deportation proceedings, the IJ — must still decide to accord the status”). Since
    here the BIA addressed solely the issue of Potes-Ibanez’s eligibility for adjustment
    of status, which would not implicate this discretionary principle, those cases do not
    support the government’s argument. Only the IJ therefore has the authority to
    adjust Potes-Ibanez’s status. The BIA’s role is limited to determining whether she
    met the eligibility requirements for a status adjustment, in this case by looking at
    her eligibility for the bona fide marriage exemption, a finding it must base solely
    on the applicable regulatory standards.
          Because Potes-Ibanez submitted notice of approval of her I-130 petition as
    part of her motion to reopen and the regulations would consider this “clear and
    convincing evidence” of eligibility for the bona fide marriage exemption, the BIA
    had to address this document in examining her eligibility for a status adjustment.
    We therefore find that the BIA abused its discretion when it determined that Potes-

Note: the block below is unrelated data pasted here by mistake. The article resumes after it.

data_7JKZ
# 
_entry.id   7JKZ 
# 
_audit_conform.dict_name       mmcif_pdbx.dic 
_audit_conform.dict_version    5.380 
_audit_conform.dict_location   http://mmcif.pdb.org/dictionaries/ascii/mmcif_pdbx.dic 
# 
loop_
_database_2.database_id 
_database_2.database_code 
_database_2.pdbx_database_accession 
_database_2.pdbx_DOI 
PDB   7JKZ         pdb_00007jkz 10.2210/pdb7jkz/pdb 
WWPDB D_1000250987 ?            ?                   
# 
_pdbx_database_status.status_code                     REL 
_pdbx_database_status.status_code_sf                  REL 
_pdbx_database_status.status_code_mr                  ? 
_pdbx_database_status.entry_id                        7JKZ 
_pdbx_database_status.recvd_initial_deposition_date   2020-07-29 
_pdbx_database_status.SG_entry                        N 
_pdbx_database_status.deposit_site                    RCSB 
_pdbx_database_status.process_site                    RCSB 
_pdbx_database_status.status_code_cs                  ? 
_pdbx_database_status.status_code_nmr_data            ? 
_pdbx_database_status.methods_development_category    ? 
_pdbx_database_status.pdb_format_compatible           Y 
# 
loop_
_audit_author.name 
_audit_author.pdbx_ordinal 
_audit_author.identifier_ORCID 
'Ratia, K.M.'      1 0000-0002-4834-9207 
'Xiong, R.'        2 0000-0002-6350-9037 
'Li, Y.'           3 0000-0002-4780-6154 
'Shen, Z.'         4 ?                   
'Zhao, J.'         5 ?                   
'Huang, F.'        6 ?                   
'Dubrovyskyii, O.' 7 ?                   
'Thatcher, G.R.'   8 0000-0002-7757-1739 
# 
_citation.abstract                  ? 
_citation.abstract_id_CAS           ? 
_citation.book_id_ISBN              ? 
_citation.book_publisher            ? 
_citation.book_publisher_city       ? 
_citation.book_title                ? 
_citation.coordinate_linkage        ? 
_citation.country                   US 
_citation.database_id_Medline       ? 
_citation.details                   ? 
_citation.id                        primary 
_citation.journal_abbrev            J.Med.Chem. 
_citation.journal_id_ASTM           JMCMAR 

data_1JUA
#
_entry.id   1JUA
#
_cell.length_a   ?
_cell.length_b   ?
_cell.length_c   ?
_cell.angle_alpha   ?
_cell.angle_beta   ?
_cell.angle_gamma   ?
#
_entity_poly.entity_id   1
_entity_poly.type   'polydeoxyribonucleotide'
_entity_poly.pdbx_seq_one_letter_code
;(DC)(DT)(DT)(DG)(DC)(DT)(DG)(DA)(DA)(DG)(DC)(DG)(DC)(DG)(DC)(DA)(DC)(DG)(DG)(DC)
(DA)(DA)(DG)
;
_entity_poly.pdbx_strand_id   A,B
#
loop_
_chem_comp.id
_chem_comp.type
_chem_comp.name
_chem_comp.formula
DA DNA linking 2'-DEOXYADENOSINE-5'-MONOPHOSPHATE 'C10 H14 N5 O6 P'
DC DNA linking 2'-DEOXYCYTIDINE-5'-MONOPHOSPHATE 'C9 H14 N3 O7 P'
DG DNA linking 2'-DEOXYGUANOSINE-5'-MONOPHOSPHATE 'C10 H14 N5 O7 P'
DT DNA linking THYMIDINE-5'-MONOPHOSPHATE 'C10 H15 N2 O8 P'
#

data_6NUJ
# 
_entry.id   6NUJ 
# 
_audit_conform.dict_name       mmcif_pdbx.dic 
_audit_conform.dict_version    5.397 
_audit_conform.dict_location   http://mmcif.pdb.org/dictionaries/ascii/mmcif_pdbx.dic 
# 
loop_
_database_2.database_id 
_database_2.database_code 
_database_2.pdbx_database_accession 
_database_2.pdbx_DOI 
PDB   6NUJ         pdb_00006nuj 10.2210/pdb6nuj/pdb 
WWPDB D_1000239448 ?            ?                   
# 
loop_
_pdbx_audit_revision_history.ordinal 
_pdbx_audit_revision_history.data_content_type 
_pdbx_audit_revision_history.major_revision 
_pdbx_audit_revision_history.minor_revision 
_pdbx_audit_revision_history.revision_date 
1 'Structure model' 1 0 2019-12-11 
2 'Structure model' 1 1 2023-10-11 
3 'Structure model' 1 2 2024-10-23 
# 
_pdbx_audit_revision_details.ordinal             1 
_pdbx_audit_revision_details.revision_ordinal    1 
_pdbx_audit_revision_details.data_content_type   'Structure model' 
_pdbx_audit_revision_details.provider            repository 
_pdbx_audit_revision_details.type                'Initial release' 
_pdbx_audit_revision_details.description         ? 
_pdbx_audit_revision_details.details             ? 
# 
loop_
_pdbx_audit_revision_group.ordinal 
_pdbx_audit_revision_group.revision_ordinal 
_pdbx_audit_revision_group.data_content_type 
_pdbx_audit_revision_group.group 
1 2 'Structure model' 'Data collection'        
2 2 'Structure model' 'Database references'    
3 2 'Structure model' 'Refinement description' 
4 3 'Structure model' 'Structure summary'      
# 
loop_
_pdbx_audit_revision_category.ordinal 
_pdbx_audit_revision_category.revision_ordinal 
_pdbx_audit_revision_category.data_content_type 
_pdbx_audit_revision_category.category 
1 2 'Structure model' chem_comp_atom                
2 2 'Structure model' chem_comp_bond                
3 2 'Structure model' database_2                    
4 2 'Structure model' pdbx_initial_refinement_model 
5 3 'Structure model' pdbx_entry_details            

Ibanez had not made out a prima facie case for eligibility for the bona fide
    marriage exemption without discussing her approved I-130 petition. In this case,
    we deem it appropriate to vacate the BIA’s order and remand to the BIA, since it
    has not had the opportunity to consider the effect of this petition on her motion to
    reopen for adjustment of status. See Calle, 504 F.3d at 1329.
                                    III. CONCLUSION
          Potes-Ibanez petitions us for review of the BIA’s denial of her motion to
    remand or reopen her case for adjustment of status. We conclude that the BIA
    abused its discretion in denying her motion without considering her submission of
    the notice of approval of her I-130 application, even though such a notice is
    considered primary evidence of eligibility for the bona fide marriage exemption to
    the bar on status adjustments. Accordingly, we GRANT her petition for review,
    VACATE the BIA’s order, and REMAND for further consideration.